Posts: 1423
Location: Kentucky
Styles: Machimura Suidi Rokudan, Ryukyu Kenpo, Kobudo, Judo

PostPosted: Wed Feb 21, 2018 7:09 pm    Post subject: Reply with quote

Spartacus Maximus wrote:
It could hardly be called cross training if one trains in two systems of nearly the same thing. Would that not defeat the purpose of cross training if, a person simultaneously trained in two or more styles of karate instead of two completely different things such as karate and judo?


I have to agree. I was studying one art and started taking another art which I knew was Okinawan but thought it would differ and found many similarities. To me if you're learning the exact same thing under a different name, why not stay with your original art.

Having said that if OneKickWonder is looking for historical significance for personal research, it makes sense to take this art. Understanding the history of the art leads to an understanding of the techniques and where they come from. If you know where they come from you can research and understand the meaning behind them. This will lead to a deeper understanding of the art you are learning.

Pretty much like Okinawan practitioners studying the Chinese arts that influenced their art. You find that there is a reason why you do this or that and it also gives you insight into the mind of the founder and what they were possibly thinking and how they constructed the art.

I say, if you want to try it, try it. Who knows you might learn something that makes the experience well worth the time. If your studying the arts, any art, it's not wasted time IMHO.
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sensei8
KF Sensei
KF Sensei

Joined: 23 Feb 2008
Posts: 14301
Location: Houston, TX
Styles: Shindokan Saitou-ryu [Shuri-te/Okinawa-te based]

PostPosted: Thu Feb 22, 2018 1:09 pm    Post subject: Reply with quote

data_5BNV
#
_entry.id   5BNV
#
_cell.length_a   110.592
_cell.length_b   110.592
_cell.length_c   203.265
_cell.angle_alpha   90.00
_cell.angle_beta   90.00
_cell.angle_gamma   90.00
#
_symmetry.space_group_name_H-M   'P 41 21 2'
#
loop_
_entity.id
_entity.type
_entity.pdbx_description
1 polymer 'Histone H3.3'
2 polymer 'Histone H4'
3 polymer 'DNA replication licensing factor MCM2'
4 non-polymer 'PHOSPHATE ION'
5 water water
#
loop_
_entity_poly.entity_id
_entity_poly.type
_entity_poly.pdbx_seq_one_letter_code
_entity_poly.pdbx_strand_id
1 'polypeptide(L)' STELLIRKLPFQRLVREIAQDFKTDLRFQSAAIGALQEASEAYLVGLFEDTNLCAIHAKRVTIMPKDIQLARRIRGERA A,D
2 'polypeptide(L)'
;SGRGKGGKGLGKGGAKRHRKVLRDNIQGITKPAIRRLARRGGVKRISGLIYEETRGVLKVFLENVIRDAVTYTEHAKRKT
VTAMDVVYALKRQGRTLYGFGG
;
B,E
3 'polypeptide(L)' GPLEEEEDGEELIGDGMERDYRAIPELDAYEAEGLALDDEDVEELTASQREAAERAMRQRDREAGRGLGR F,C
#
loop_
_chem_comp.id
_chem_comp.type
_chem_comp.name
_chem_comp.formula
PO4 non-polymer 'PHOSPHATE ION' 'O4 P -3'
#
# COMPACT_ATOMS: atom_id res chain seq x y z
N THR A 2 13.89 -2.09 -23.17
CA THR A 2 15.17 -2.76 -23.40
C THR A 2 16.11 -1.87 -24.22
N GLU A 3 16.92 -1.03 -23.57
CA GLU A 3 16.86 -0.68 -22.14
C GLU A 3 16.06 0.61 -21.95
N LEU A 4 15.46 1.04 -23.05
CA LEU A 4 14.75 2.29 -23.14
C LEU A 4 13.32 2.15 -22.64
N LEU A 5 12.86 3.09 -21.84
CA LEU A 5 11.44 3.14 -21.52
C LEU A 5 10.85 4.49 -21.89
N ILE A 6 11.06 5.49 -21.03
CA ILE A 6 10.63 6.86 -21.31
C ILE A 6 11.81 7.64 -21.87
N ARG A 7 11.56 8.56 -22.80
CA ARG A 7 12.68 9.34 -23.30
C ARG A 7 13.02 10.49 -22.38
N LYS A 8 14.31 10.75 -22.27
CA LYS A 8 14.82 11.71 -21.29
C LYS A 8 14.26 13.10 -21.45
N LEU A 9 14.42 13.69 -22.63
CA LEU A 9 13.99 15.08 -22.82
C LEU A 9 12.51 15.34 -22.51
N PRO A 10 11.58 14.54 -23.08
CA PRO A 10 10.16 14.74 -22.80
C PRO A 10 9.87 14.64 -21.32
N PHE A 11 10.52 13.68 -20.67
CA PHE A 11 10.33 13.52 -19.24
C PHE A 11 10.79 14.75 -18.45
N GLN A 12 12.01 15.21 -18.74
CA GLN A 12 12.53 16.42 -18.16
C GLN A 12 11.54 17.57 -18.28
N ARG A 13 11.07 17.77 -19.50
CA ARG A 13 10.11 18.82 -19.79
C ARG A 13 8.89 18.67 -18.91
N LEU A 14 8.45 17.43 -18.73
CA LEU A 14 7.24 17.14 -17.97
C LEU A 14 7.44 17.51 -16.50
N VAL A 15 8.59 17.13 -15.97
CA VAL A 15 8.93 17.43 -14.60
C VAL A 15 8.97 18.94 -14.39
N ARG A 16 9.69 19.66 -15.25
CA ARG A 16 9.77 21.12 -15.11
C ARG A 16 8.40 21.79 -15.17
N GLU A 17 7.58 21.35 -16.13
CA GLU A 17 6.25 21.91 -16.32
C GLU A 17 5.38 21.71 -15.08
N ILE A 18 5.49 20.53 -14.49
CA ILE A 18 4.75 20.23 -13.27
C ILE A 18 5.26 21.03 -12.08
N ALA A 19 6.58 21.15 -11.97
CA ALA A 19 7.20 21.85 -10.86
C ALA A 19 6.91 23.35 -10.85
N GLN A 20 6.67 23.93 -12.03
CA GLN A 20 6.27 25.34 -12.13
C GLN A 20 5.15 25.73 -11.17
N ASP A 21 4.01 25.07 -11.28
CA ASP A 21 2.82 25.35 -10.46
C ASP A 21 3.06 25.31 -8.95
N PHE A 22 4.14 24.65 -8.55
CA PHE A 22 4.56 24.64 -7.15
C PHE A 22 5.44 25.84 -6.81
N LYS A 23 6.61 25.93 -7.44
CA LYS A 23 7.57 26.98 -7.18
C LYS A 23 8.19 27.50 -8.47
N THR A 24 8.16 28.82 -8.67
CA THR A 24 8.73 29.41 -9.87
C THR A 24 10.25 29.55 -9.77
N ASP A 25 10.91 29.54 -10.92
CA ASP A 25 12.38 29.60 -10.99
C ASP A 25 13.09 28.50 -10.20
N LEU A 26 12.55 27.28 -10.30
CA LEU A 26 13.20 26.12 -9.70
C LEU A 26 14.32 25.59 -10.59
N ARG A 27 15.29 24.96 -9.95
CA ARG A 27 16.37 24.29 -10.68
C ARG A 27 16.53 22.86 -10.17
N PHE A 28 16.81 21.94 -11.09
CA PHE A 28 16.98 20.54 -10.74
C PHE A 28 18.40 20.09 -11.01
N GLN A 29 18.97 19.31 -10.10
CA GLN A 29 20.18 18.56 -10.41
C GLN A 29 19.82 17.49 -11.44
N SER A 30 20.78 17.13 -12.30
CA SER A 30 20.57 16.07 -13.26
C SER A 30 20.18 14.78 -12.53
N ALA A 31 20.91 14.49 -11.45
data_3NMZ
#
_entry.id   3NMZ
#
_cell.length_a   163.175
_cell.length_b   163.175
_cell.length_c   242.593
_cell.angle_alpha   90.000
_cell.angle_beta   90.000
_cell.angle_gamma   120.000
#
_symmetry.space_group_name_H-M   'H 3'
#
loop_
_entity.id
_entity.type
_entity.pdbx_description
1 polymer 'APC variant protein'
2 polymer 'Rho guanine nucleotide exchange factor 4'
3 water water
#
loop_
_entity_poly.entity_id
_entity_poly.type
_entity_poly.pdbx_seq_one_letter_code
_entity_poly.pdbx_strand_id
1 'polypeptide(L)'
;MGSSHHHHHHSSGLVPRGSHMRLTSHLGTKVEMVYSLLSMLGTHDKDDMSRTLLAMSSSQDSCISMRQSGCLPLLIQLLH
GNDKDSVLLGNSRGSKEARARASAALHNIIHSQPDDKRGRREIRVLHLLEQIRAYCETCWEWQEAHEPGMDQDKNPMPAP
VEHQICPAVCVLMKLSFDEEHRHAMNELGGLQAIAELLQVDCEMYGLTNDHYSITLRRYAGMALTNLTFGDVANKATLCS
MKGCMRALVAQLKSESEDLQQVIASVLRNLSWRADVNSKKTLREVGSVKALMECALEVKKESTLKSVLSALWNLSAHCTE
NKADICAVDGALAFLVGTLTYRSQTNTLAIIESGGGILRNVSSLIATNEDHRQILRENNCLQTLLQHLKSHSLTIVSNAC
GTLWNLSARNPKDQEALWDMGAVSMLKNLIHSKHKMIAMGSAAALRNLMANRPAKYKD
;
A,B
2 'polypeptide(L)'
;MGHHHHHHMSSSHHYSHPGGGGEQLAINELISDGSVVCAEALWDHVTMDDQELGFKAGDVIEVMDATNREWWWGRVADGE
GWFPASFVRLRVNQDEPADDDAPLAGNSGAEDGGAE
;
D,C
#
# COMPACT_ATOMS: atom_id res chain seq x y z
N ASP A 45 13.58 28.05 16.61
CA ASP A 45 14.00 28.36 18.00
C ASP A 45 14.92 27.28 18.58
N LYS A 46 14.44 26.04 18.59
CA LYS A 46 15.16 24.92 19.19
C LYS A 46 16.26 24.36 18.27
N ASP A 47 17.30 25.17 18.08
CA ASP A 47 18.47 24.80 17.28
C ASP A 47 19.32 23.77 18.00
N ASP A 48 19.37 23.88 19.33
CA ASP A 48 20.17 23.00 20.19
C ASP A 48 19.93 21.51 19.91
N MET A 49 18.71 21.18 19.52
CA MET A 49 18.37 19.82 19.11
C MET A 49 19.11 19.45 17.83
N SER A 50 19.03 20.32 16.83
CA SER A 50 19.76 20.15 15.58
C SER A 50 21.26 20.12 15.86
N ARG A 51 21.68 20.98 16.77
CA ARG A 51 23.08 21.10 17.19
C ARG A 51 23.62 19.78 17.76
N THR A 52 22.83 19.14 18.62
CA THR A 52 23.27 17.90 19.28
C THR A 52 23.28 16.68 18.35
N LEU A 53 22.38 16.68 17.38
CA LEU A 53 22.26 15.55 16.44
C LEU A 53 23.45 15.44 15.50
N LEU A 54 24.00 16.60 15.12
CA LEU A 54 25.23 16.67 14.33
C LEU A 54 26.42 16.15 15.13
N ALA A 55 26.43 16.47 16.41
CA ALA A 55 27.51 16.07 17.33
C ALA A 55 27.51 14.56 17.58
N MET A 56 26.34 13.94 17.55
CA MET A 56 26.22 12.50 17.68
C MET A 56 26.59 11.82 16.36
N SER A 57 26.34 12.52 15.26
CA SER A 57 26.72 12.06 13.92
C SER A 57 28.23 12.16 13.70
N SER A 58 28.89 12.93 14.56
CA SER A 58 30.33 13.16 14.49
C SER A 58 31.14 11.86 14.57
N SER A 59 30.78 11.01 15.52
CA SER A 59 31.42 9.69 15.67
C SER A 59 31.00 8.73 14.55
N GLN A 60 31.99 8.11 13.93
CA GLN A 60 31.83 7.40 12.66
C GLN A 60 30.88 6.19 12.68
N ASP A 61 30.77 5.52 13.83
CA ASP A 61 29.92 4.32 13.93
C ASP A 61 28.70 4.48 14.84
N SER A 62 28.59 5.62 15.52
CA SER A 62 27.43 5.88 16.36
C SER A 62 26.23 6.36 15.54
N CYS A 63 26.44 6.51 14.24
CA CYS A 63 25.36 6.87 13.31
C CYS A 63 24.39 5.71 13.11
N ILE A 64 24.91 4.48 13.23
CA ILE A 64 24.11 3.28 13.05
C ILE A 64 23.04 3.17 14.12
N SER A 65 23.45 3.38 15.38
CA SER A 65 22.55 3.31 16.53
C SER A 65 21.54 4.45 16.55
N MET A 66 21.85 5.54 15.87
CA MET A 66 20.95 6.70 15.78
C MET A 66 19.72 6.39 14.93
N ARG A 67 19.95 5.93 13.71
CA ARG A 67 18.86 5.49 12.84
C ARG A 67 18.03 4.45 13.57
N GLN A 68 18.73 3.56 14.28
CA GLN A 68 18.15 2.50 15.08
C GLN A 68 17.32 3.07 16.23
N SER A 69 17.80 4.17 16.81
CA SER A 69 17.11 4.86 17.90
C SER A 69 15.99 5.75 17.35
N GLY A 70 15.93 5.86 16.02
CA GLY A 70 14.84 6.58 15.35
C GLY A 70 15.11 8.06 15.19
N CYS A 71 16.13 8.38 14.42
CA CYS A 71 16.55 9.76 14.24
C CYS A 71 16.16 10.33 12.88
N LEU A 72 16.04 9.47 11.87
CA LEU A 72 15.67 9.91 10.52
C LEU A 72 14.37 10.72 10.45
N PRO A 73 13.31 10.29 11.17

Spartacus Maximus wrote:
It could hardly be called cross training if one trains in two systems of nearly the same thing. Would that not defeat the purpose of cross training if, a person simultaneously trained in two or more styles of karate instead of two completely different things such as karate and judo?

Solid post!!



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singularity6
Pre-Black Belt
Pre-Black Belt

Joined: 26 Jun 2017
Posts: 958
Location: Michigan
Styles: Jidokwan Taekwondo and Hapkido, Yoshokai Aikido, ZNIR Iaido, Kendo

PostPosted: Fri Feb 23, 2018 7:32 am    Post subject: Reply with quote

Yeah, I wouldn't call it cross training... If the techniques are executed similarly, I'd call it more practice. But if there's enough of a distinction between the two styles, they might be off just enough to cause confusion.

If I wanted to branch out where I live, my only other choice is Uechi Ryu Karate. I think that might be different enough from my school to not be too confusing... But I do not have the time nor the money to be doing that now.
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sensei8
KF Sensei
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Joined: 23 Feb 2008
Posts: 14301
Location: Houston, TX
Styles: Shindokan Saitou-ryu [Shuri-te/Okinawa-te based]

PostPosted: Fri Feb 23, 2018 11:12 am    Post subject: Reply with quote

singularity6 wrote:
Yeah, I wouldn't call it cross training... If the techniques are executed similarly, I'd call it more practice. But if there's enough of a distinction between the two styles, they might be off just enough to cause confusion.

If I wanted to branch out where I live, my only other choice is Uechi Ryu Karate. I think that might be different enough from my school to not be too confusing... But I do not have the time nor the money to be doing that now.

Uechi ryu, huh, you mustn't like your big toes anymore!!



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singularity6
Pre-Black Belt
Pre-Black Belt

Joined: 26 Jun 2017
Posts: 958
Location: Michigan
Styles: Jidokwan Taekwondo and Hapkido, Yoshokai Aikido, ZNIR Iaido, Kendo

PostPosted: Fri Feb 23, 2018 4:54 pm    Post subject: Reply with quote

Well, there isn't much choice here.